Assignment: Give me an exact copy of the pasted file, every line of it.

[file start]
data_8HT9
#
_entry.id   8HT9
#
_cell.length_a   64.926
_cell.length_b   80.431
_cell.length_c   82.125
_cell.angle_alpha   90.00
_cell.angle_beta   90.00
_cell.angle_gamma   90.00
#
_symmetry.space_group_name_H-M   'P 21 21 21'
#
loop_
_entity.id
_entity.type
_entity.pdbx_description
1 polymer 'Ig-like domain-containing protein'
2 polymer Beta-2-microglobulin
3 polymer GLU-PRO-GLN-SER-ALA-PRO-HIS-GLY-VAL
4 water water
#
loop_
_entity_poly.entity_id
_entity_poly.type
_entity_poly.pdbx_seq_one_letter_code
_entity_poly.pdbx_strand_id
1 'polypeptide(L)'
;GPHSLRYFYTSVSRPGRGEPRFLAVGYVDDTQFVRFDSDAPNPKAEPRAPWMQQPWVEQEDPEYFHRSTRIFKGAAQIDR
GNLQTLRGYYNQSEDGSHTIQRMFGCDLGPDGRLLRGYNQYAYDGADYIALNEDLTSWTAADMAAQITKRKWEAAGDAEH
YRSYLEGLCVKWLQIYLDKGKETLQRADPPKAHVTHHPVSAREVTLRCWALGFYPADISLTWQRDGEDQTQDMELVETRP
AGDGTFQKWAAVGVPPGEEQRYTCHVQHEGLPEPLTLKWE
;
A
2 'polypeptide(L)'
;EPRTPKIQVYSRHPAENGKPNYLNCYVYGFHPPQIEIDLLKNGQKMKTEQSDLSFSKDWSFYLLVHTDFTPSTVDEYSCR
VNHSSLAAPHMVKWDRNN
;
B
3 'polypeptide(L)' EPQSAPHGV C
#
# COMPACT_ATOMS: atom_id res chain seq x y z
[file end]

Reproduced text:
data_8HT9
#
_entry.id   8HT9
#
_cell.length_a   64.926
_cell.length_b   80.431
_cell.length_c   82.125
_cell.angle_alpha   90.00
_cell.angle_beta   90.00
_cell.angle_gamma   90.00
#
_symmetry.space_group_name_H-M   'P 21 21 21'
#
loop_
_entity.id
_entity.type
_entity.pdbx_description
1 polymer 'Ig-like domain-containing protein'
2 polymer Beta-2-microglobulin
3 polymer GLU-PRO-GLN-SER-ALA-PRO-HIS-GLY-VAL
4 water water
#
loop_
_entity_poly.entity_id
_entity_poly.type
_entity_poly.pdbx_seq_one_letter_code
_entity_poly.pdbx_strand_id
1 'polypeptide(L)'
;GPHSLRYFYTSVSRPGRGEPRFLAVGYVDDTQFVRFDSDAPNPKAEPRAPWMQQPWVEQEDPEYFHRSTRIFKGAAQIDR
GNLQTLRGYYNQSEDGSHTIQRMFGCDLGPDGRLLRGYNQYAYDGADYIALNEDLTSWTAADMAAQITKRKWEAAGDAEH
YRSYLEGLCVKWLQIYLDKGKETLQRADPPKAHVTHHPVSAREVTLRCWALGFYPADISLTWQRDGEDQTQDMELVETRP
AGDGTFQKWAAVGVPPGEEQRYTCHVQHEGLPEPLTLKWE
;
A
2 'polypeptide(L)'
;EPRTPKIQVYSRHPAENGKPNYLNCYVYGFHPPQIEIDLLKNGQKMKTEQSDLSFSKDWSFYLLVHTDFTPSTVDEYSCR
VNHSSLAAPHMVKWDRNN
;
B
3 'polypeptide(L)' EPQSAPHGV C
#
# COMPACT_ATOMS: atom_id res chain seq x y z